Without tragedy we would all just be living in a play. The characters existing inside of Empress of the Moon: The Lives of Aphra Behn, a production being mounted by Forearmed Productions (based in Philadelphia, PA) gives us exactly that. Written by Chris Braak and directed by Company Founder Cara Blouin, the play is roughly an hour and a half filled with feminist themes with a curious approach to gender roles threaded throughout. While polished, and expertly acted, these heavy feminist themes are brazen and presented with much repetition, though not without wit and humor.
Braak’s writing was is a shocking surprise to me owing to the fact that he is a male. I make no convictions or claims that a man cannot write feminist theatre but after witnessing an all-female production where the roles of the male characters are played up to a heightened caricature-like state by women, it was a pleasant surprise to see how boldly he pushes the notions of gender supremacy and call for equality. That said, the writing is exceptional in both its form and fashion.
Telling the story, which at first may feel a bit convoluted, is a Narrator (Laura McWater) that seems to not know her own story. This is an intriguing approach and a nice variance to the otherwise feminist focused writing that Braak provides. There is a subtly recurring notion of “what we remember” verses “how our history happened” and watching this play out through the passage of the show is both curious and captivating. At first when McWater’s character interrupts the scenes as they play out, interacting with previous versions of herself, it feels trite and a bit over exhausted. But as the play progresses her insertions into the story grow to feel more natural, as if this were a pioneering adventure for this particular self-insertion technique, ultimately bringing the audience to her present time. There is also a strong focus on memory; the way we recall things and how we justify those recollections. These elements of the play are brilliant and ensnare the senses, causing the audience to think about their own lives.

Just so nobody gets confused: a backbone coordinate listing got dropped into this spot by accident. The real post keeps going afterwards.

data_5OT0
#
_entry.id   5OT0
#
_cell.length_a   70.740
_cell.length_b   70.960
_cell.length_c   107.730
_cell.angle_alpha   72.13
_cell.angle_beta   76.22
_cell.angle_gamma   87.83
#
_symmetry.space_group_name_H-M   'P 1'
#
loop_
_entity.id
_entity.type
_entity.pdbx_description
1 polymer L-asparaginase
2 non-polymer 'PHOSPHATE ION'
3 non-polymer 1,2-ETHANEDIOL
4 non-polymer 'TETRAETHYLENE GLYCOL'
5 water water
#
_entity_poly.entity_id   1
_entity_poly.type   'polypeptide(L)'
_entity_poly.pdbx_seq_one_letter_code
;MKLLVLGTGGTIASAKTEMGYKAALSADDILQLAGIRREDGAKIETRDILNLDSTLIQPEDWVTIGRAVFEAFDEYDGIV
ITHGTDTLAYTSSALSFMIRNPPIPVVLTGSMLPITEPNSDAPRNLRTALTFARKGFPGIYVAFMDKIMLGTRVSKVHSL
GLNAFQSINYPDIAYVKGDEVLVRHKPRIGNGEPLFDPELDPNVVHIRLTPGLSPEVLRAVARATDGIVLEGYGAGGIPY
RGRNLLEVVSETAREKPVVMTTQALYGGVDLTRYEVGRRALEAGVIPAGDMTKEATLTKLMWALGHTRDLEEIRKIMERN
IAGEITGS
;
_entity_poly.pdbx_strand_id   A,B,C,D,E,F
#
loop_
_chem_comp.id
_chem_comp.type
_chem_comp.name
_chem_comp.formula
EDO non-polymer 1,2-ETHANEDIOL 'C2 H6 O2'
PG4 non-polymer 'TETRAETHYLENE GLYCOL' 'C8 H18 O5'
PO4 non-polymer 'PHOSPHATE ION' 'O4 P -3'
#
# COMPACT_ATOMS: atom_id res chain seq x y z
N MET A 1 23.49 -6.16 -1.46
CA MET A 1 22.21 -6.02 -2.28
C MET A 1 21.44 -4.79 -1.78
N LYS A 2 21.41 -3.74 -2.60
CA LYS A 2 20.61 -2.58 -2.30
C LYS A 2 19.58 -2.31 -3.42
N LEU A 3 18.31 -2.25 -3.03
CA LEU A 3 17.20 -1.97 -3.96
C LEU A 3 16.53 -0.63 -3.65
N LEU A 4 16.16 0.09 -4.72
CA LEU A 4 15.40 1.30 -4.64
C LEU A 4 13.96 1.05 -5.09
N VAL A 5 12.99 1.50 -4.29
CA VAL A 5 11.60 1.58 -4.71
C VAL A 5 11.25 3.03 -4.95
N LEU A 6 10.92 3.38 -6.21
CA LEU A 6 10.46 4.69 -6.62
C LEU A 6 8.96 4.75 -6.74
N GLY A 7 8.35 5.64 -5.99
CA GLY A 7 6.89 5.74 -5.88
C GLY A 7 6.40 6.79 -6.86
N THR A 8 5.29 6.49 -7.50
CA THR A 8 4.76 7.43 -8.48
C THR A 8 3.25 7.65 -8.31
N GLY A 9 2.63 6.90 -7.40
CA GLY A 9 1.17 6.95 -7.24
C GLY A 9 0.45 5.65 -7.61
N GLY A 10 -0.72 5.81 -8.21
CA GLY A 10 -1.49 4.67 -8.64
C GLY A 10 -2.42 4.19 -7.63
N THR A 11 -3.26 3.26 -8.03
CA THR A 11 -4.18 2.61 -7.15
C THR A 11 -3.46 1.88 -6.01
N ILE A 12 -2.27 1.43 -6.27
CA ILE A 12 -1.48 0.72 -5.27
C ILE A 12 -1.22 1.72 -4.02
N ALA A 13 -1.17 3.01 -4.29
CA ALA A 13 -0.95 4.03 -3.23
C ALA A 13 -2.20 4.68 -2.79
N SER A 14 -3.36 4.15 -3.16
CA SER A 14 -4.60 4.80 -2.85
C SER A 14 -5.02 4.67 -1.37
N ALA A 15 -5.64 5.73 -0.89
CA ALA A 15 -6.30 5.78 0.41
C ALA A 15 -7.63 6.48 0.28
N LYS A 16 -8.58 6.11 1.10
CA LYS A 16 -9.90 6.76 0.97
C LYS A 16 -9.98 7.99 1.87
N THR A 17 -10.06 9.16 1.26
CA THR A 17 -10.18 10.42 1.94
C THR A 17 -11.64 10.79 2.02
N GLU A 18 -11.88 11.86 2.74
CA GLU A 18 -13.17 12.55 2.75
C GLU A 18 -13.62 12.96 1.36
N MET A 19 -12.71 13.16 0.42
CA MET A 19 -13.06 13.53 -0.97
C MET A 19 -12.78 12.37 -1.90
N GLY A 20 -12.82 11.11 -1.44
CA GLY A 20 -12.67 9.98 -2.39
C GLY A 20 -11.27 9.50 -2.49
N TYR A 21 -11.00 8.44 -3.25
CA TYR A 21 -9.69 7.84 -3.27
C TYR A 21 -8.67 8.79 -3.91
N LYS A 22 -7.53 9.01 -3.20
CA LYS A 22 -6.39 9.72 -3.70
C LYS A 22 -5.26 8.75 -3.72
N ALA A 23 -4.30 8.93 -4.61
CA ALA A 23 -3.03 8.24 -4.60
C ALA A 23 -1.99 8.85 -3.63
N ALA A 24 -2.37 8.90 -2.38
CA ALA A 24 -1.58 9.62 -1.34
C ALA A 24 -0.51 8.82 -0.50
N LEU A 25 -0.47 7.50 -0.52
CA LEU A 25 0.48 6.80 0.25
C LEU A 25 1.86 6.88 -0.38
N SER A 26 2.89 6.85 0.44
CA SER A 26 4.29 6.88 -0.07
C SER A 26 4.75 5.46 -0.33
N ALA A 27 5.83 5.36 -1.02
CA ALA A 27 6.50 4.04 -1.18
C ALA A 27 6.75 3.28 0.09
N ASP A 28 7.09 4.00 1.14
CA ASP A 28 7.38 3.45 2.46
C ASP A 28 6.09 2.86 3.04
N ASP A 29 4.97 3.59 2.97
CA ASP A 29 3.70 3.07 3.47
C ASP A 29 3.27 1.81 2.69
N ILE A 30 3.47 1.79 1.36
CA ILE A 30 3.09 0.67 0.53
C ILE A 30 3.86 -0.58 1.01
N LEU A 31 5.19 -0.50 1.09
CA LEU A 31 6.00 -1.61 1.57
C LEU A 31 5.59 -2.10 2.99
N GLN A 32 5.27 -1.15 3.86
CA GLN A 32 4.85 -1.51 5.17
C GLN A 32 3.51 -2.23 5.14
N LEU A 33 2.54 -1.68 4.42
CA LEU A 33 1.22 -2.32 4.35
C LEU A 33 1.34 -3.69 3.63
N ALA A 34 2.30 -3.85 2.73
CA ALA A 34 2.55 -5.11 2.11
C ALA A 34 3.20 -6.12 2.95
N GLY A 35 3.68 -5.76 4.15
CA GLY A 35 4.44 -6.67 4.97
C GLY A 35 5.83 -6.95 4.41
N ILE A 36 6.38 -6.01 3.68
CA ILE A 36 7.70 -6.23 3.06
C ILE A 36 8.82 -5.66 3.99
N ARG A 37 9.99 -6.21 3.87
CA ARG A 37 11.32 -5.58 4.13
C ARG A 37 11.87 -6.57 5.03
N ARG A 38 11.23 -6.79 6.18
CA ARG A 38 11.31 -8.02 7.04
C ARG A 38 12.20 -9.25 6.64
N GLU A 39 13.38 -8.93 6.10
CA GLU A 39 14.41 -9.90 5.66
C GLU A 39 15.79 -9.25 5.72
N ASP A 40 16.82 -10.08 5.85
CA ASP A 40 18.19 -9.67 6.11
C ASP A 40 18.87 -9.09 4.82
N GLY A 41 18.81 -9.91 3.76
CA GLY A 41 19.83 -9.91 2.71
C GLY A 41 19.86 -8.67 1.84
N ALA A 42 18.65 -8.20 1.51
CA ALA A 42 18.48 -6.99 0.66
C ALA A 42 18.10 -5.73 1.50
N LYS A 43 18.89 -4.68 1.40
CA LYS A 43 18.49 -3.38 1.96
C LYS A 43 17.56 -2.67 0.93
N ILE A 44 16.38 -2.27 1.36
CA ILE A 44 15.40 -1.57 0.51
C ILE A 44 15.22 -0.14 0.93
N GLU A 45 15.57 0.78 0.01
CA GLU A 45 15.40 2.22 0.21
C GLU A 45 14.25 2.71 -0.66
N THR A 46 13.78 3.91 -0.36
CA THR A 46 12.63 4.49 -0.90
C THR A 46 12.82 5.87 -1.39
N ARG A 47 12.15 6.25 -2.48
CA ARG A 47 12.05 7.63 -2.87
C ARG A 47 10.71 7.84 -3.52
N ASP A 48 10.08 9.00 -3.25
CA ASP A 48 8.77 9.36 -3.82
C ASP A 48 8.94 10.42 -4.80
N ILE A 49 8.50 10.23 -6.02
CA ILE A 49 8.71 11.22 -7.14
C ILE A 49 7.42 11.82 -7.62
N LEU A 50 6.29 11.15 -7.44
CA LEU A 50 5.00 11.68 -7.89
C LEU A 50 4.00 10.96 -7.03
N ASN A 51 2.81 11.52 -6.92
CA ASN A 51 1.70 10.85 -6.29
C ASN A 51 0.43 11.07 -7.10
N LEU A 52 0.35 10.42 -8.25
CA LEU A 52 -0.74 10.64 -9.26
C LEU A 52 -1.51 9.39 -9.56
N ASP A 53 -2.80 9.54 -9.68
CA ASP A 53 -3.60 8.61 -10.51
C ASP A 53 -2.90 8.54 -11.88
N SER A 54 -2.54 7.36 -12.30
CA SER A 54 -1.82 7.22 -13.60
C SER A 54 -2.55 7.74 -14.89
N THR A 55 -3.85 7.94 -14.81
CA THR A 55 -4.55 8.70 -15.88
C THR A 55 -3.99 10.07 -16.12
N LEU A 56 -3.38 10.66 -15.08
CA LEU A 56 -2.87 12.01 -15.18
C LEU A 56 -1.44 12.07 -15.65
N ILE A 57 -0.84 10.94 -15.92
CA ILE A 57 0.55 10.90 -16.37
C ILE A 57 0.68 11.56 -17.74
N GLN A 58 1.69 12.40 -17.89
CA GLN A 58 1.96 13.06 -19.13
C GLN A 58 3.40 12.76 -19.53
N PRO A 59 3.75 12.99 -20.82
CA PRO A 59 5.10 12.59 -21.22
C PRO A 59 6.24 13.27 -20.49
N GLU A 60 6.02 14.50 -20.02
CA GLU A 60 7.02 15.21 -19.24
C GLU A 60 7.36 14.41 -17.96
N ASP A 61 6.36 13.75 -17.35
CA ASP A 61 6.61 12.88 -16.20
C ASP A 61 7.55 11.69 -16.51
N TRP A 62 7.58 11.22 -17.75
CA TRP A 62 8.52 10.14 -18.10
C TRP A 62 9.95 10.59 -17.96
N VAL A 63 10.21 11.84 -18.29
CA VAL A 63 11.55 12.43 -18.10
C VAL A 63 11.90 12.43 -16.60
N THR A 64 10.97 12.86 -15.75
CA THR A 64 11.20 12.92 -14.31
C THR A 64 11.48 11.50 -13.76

The cast, comprised of six females— Alexandra Blouin, Colleen Hughes, Jennifer Huttenberger, Laura McWater, Kristen Norine, and Sarah Robinson— take on various roles, several of which include men. The gender dynamic that is brought forth in this performance, showing men to be superior to women while women struggle to gain the upper hand, is a weary line that in places lacks originality; a stereotypical complaint of the power struggle between the gender binary. These six exceptional actresses have a fascinating way of utilizing their bodies to capture the various energies of their characters, varying from when they play men verses when they play women.
Performances of note include Kristen Norine as the bubbly and flit-witted Franny, particularly as she is goosing about in the opening scene. Norine creates a brilliant juxtaposition of this naïve and frivolous character against her later character of Valeria— a viper of a courtesan whose sexuality slinks from her persona like a slithering snake. Colleen Hughes is also worth noting for her hilarious robotic stiffness as Maria in scenes played against Don Antonio (Alexandra Blouin.) Blouin also captures a myriad of physicalities, perhaps cycling through the most as she plays the most male characters throughout the performance.
Empress of the Moon: The Lives of Aphra Behn is filled with exceptional performances. With a few rewrites to tighten it and cutting some of the repetitive nature, it will make for an exceptional show.
Running Time: Approximately 85 minutes, with no intermission.